Last week, Fox News personality Sean Hannity shared a photograph of himself and President Donald Trump in McAllen, Texas ahead of a broadcast of his show. What caught everyone's attention was the president's hand, sporting a band-aid across the knuckles. The president's hand was bandaged again on Monday as he departed for a trip to New Orleans.
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Hannity also had a matching bandaid, only adding to the mystery amid questions about the president's physical health.
Responding to a query from Politico, White House Press Secretary Sarah Huckabee Sanders said that Trump sustained the injury while playing with his son:
“The President was having fun and joking around with his son Barron and scratched his hand.
But people still have questions, and it doesn't look like they're buying the explanation.
At his speech in New Orleans, Donald Trump had a bandage on his right hand. They issued a statement saying he hit i… https://t.co/0414As7mmp— Alex Kaseberg (@Alex Kaseberg) 1547618125.0
I've had IV's put exactly where Trump's bandage is placed. Has Trump had an IV infusion? Hmm. Curious #Resist https://t.co/MPs8VbBLzP— Jim M (@Jim M) 1547506524.0
A photo reveals a bandage on Donald Trump's right hand. The White House said he scraped it playing with Barron. T… https://t.co/ei5w7DWVRC— Alex Kaseberg (@Alex Kaseberg) 1547629115.0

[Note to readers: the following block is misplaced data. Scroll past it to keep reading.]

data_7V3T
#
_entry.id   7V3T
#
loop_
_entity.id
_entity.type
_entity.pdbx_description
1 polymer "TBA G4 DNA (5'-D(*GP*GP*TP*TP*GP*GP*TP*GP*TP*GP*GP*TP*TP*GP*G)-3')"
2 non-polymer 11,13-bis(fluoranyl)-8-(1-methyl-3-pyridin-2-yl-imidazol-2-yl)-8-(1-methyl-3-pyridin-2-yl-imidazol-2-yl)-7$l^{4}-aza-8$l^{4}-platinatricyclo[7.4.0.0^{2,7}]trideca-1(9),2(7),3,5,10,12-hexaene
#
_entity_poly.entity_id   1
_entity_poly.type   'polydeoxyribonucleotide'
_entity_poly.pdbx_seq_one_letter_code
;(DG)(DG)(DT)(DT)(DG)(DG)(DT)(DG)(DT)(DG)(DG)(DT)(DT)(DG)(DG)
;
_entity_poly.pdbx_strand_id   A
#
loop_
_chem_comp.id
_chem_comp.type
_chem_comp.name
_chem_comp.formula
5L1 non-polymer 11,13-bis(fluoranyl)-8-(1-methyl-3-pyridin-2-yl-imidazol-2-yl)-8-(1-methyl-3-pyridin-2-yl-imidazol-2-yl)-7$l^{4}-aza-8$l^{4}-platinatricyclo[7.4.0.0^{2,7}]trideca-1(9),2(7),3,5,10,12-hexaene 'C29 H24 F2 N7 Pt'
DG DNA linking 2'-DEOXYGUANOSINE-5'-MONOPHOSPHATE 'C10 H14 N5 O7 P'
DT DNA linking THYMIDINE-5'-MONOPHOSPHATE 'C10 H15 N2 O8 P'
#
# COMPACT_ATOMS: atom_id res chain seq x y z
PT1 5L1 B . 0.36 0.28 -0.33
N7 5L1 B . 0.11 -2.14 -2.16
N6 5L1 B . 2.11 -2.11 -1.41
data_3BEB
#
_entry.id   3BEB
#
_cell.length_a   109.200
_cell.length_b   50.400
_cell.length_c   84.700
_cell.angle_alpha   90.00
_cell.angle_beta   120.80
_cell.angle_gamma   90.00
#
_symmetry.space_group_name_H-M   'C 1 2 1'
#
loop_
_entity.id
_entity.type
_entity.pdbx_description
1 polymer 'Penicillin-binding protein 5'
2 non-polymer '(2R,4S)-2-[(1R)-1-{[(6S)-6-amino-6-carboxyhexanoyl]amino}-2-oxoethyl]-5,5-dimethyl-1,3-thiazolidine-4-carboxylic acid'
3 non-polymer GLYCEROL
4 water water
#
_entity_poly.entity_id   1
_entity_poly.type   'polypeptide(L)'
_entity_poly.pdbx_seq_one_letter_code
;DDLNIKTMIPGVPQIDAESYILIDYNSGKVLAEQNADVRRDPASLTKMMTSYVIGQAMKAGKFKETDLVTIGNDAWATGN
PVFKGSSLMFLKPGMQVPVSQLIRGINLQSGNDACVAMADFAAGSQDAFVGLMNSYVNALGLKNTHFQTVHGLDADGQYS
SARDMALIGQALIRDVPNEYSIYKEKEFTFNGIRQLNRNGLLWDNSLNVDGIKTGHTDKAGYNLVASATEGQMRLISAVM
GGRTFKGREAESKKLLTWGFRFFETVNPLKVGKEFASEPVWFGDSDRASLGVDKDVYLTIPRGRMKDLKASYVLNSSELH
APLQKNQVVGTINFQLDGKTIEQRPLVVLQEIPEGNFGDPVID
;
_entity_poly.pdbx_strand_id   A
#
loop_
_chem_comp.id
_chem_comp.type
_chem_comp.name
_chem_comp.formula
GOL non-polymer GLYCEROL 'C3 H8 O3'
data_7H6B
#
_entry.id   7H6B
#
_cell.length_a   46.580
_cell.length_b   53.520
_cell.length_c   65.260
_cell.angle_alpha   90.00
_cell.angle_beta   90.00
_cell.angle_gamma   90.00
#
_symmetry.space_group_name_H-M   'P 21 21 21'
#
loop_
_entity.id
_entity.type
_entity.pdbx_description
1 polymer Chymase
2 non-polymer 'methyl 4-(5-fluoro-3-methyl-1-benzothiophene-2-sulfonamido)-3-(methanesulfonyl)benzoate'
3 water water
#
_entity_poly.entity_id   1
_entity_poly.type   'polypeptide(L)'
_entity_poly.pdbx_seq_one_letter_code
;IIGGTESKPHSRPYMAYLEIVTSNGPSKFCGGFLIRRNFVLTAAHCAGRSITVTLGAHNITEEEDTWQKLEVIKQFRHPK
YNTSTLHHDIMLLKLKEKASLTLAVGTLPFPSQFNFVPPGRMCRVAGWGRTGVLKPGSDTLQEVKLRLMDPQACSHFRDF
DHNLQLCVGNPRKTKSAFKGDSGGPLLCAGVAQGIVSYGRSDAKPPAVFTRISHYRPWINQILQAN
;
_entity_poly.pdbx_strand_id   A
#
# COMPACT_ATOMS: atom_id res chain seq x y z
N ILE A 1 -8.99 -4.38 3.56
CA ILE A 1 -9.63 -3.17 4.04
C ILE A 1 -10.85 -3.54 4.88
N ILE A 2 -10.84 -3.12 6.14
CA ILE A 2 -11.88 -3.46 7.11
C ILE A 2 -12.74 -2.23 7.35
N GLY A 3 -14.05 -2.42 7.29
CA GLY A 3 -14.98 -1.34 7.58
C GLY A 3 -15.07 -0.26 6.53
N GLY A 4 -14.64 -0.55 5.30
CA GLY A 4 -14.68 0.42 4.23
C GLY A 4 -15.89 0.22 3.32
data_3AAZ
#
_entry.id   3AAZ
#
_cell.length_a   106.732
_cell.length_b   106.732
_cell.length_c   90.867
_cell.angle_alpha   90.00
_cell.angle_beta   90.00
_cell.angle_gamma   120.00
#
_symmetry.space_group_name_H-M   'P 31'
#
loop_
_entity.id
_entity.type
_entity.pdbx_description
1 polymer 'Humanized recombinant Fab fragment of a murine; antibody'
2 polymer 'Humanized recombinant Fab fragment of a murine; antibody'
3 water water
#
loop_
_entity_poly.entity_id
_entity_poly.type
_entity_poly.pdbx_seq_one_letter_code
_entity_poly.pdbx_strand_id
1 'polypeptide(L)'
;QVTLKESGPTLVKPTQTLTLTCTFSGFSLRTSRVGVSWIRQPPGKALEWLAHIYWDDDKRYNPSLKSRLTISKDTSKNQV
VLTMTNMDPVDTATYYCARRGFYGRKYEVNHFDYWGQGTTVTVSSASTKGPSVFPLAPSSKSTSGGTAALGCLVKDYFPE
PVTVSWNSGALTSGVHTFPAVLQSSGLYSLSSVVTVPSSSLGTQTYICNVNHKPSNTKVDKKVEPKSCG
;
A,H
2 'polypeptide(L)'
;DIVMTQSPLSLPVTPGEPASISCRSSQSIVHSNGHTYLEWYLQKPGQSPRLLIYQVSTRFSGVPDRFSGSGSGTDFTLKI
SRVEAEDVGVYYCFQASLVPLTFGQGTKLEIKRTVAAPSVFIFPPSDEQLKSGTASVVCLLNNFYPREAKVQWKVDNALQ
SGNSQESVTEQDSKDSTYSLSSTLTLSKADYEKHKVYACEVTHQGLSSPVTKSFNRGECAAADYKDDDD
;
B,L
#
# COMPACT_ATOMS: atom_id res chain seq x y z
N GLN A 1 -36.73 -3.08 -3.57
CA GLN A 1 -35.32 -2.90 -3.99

@SchreckReports BS. Trump doesn’t play with Barron. It’s an IV bandage. Maybe he’s extremely nauseous with inte… https://t.co/dD3kJwInuR— SarahCA 💙🌊 (@SarahCA 💙🌊) 1547613393.0
Although there's no way to tell what this injury means for Trump's overall health, it does come almost a year to the day after Trump received his last known physical exam, after which he was given a clean bill of health by then-White House physician Ronny Jackson. Sanders confirmed Trump will have another physical soon, though she did not specify a date. She said details are being finalized and will be released publicly.
Last year, Jackson vouched for Trump’s health, saying his neurological functions are excellent and assuring the press corps that the president would be able to serve his entire term. He added that Trump likely had “incredible genes” that allowed him to remain healthy despite a lack of exercise and a taste for fast food.
“That’s just the way God made him,” Jackson said at the time.
Trump has often, as Politico notes, "striven to project an image of physical vitality" and "ridiculed the vitality of his opponents." (He once described Jeb Bush as "low energy" and claimed Hillary Clinton lacked "the stamina" to serve as president.)
In December 2015, Trump's personal physician, Harold Bornstein, released a letter praising Trump for "extraordinary" physical strength and stamina.
"His physical strength and stamina are extraordinary," he wrote in the letter. "If elected, Mr. Trump, I can state unequivocally, will be the healthiest individual ever elected to the presidency."
The letter didn't offer much in the way of medical evidence, only citing a blood pressure of 110/65, and claiming that Trump had not only lost 15 pounds in the preceding year but that his cardiovascular health was "excellent."
Bornstein later admitted Trump had dictated the letter's contents.
"He dictated that whole letter. I didn't write that letter," Bornstein told CNN last year. "I just made it up as I went along."